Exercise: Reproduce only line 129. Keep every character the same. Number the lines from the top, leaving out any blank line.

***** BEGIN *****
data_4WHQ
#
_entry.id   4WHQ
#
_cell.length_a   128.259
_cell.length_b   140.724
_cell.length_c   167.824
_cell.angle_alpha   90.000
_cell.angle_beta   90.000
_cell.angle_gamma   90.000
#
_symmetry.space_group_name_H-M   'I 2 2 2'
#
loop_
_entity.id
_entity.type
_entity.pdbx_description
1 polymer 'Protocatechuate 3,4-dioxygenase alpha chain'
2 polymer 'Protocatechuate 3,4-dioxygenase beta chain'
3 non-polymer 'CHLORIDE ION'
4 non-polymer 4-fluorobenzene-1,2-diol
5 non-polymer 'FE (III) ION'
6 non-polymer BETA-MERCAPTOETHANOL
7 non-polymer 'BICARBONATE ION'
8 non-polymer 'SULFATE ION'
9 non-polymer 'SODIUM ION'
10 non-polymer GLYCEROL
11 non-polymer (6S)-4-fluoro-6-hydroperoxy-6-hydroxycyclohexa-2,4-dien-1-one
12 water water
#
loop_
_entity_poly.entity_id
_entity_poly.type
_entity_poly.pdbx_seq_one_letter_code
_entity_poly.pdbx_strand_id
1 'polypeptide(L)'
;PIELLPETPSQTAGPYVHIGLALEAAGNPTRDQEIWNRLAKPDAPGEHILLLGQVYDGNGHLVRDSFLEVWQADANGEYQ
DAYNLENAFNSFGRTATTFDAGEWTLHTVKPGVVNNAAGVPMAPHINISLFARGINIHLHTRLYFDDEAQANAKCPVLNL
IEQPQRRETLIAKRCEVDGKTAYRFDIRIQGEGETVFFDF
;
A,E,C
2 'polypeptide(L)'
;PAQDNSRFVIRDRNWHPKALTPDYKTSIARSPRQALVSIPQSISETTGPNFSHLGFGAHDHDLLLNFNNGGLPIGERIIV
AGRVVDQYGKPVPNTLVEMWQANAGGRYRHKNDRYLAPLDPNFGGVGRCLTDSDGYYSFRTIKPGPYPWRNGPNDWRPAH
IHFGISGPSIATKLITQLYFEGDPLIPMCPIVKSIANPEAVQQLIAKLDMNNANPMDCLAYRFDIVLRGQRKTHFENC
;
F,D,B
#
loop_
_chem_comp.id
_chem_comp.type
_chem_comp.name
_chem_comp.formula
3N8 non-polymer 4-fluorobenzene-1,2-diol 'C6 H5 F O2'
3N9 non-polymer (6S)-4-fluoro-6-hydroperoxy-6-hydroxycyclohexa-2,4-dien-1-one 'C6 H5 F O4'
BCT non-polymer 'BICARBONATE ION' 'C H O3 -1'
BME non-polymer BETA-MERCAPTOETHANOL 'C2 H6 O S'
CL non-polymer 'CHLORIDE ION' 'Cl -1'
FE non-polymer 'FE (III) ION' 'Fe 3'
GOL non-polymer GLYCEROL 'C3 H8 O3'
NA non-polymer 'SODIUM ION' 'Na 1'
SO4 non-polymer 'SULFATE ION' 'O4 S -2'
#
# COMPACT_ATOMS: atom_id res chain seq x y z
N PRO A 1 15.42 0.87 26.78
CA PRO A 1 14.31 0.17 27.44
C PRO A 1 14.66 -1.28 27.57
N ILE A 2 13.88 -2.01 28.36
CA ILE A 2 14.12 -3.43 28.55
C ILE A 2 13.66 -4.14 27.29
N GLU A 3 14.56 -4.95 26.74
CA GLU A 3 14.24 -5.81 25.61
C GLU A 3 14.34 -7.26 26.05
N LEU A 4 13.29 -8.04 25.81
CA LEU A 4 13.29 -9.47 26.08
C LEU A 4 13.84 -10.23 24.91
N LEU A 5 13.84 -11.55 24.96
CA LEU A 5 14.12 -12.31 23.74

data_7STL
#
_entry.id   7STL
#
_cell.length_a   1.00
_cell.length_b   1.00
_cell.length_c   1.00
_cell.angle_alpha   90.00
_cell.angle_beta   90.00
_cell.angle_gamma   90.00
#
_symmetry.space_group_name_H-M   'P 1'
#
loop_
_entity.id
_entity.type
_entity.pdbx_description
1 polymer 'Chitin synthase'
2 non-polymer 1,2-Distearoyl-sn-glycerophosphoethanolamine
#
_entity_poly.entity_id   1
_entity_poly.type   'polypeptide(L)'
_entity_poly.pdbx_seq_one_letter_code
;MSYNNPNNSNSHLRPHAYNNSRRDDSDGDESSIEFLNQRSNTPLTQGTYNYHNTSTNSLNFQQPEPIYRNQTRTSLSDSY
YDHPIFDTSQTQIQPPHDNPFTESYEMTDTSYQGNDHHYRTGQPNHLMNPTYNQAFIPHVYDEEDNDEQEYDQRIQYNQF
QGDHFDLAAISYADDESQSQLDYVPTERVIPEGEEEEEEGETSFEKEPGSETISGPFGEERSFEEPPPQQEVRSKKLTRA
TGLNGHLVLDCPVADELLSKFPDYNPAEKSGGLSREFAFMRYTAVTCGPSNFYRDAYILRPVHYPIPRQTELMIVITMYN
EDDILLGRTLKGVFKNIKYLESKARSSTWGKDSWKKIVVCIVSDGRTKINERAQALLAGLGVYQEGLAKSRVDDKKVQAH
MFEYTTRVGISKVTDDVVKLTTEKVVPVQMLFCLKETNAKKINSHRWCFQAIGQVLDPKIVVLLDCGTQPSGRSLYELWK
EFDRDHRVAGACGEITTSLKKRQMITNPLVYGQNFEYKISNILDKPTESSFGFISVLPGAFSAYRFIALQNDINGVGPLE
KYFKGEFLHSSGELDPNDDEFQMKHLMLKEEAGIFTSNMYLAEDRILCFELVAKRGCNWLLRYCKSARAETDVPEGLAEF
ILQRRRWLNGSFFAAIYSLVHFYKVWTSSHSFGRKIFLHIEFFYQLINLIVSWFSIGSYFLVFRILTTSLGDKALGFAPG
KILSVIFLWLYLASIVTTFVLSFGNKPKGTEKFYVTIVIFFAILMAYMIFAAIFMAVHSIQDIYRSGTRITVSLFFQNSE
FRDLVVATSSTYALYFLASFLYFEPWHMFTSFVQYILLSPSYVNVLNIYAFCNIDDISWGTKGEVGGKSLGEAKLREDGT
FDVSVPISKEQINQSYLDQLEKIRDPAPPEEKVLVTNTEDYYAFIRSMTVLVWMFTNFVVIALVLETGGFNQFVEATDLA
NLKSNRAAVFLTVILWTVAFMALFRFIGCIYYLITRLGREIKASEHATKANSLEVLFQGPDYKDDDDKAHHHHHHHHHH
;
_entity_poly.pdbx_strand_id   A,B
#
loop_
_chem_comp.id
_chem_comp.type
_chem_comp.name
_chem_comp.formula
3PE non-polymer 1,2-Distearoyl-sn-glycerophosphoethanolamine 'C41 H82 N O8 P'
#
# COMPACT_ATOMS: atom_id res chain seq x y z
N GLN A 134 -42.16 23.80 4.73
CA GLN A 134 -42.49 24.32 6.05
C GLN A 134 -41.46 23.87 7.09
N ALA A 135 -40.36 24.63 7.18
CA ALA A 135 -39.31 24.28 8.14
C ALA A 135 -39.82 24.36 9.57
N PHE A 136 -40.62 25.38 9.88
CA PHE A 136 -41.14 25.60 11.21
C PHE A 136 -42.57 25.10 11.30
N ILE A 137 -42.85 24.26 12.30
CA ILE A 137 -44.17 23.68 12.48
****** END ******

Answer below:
N ALA A 135 -40.36 24.63 7.18